Petito family urges Utah lawmakers to pass domestic violence ‘lethality assessment’ bill
SALT LAKE CITY (KTVX) – The parents of Gabby Petito appeared before the Utah Senate Monday morning to voice their support for a bill that would require a “lethality assessment” in reported cases of domestic violence between intimate partners.
The bill, which passed unanimously in the Senate, has been presented to the House. If passed by the House, it will then go to Gov. Spencer Cox’s desk for his signature.
The bill requires Utah law enforcement officers to conduct a survey of 12 questions to assess if the victim of domestic violence may be in further danger if they return to their partner. The bill also includes funding for a private database police can use to recognize aggressors and victims in repeated domestic violence cases. While the results of the survey will be kept private, judges can have access to a survey’s “score” for use in any prosecution.
Petito’s parents, Joseph Petito and Nichole Schmidt, noted that while the bill comes too late to save their daughter, it may save other lives in the future.
“It is a proud moment to be here,” said Joseph Petito. “I thank everyone for the hard work that they did and the way they voted today. I encourage the [Utah] House to do the same.”
If signed into law, officers would be required to ask victims in domestic abuse cases these 12 questions:
- Has the aggressor ever used a weapon against the victim or threatened the victim with a weapon?
- Has the aggressor ever threatened to kill the victim or the victim’s children?
- Does the victim believe the aggressor will try to kill them?
- Does the aggressor have a gun or could easily get a gun?
- Has the aggressor ever tried to choke the victim?
- Does the aggressor get violently or constantly jealous or control most of the daily activities of the victim?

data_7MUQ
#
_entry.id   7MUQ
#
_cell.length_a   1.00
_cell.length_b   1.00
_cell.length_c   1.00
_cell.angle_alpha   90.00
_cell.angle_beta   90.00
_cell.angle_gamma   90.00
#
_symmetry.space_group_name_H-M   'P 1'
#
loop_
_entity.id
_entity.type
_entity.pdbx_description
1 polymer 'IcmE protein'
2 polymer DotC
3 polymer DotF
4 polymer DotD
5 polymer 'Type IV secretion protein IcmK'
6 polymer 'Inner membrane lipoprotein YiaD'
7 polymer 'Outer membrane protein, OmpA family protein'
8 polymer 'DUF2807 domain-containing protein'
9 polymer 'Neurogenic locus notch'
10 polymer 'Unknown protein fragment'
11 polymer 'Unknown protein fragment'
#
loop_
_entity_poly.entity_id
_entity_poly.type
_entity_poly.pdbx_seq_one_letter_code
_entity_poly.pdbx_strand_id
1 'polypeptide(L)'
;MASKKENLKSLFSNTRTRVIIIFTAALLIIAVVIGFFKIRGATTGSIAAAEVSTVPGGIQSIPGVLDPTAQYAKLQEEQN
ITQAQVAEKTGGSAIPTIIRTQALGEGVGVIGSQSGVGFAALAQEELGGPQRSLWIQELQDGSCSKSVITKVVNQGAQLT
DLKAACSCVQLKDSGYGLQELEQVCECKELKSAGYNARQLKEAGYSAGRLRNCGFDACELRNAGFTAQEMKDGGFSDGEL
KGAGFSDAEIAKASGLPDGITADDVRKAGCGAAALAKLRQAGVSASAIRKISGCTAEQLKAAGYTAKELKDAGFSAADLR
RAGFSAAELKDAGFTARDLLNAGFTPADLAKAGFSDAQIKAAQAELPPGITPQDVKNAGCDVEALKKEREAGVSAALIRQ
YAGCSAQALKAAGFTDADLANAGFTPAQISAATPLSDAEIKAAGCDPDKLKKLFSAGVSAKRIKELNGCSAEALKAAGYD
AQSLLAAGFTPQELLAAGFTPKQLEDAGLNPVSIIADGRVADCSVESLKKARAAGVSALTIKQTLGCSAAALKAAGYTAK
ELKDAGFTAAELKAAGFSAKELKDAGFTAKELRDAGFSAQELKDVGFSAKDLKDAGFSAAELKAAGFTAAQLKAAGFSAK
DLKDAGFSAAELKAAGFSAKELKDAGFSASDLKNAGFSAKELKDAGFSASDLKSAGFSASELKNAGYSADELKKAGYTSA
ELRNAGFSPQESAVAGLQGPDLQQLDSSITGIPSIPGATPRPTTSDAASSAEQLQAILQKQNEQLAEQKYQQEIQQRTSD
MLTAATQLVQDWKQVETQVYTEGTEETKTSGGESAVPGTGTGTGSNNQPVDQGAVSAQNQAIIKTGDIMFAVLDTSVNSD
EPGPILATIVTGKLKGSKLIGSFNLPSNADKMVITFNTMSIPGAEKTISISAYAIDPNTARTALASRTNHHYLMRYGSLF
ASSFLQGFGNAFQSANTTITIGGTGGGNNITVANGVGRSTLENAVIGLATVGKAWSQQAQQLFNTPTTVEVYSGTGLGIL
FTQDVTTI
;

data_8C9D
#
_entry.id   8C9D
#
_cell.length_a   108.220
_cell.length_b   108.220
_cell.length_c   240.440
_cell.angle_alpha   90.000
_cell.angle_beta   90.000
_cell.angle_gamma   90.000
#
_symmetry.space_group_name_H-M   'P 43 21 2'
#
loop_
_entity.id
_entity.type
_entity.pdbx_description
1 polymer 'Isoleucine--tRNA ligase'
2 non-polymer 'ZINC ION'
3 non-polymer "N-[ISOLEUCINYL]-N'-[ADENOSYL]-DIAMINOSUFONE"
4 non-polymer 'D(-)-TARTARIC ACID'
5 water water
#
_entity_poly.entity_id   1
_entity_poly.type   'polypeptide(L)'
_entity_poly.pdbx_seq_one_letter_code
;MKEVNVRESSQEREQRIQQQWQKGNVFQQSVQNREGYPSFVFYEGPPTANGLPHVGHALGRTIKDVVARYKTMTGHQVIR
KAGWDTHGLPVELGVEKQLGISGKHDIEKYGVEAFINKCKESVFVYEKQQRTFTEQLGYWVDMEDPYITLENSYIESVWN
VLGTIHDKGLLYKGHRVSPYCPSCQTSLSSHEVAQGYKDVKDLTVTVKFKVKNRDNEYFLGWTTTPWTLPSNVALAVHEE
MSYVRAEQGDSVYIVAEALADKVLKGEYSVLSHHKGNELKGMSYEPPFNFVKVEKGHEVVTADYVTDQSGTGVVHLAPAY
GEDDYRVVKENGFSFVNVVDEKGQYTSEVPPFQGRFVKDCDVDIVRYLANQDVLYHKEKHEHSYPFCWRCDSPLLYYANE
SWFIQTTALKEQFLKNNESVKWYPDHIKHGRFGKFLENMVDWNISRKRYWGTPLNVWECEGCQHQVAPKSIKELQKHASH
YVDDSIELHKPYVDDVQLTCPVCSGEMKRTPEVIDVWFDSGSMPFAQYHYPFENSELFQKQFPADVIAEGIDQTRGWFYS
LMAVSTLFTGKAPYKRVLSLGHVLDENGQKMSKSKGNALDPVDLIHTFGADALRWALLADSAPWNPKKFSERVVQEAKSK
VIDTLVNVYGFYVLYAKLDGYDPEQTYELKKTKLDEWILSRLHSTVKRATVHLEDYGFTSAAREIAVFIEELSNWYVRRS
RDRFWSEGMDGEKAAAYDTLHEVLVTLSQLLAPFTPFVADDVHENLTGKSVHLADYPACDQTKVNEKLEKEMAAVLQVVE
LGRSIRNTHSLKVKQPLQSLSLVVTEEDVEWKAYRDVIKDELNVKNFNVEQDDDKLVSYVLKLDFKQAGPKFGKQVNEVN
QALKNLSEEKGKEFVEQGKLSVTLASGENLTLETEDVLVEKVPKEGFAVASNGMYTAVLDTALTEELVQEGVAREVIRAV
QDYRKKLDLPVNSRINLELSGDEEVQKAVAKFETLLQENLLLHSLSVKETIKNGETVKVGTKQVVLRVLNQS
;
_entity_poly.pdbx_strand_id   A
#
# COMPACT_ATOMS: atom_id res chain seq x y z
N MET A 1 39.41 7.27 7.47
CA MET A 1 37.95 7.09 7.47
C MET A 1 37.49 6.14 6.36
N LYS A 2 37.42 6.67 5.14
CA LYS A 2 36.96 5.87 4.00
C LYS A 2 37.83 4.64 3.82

- Has the victim left or separated from the aggressor after they were living together or married?
- Is the aggressor unemployed?
- Has the aggressor ever attempted suicide to the best of the victim’s knowledge?
- Does the victim have a child that the aggressor believes is not the aggressor’s biological child?
- Does the aggressor follow or spy on the victim or leave threatening messages for the victim?
- Is there anything else that worries the victim?
If the victim answers “yes” to any of the questions, officers must refer them to a victim advocacy group for help and resources.
Petito said that while the questions are a great start, there is still work to be done. According to Petito, Utah has twice as many animal shelters as it does domestic violence shelters, something Rep. Todd Weiler (R-Woods Cross), the bill’s sponsor, said was “embarrassing.”
“The questions are only the first step to helping these individuals that find themselves in this situation,” said Petito. “It’s what comes after these questions that are just as important. The resources you need to have, the advocates that you need to have, the shelters you need to have are just as important as these questions.”
The family has been vocal about how the Moab Police Department handled their investigation of a physical altercation between Gabby Petito and her boyfriend Brian Laundrie. In November, the Petito family filed a $50 million wrongful death lawsuit against the Moab Police Department.
The suit claims that because police did not apprehend Laundrie, it led “to further and escalating domestic violence,” eventually resulting in Petito’s tragic death. During Monday’s press conference, Nichole Schmidt said she believes her daughter would still be alive today.
“We should not fear the ones [we] love,” Petito concluded Monday.
Support for victims and survivors of domestic and intimate partner violence is available 24/7 via the National Domestic Violence Hotline at 1-800-799-SAFE. If you or someone else is in immediate danger, or in an emergency, please call 911 immediately.
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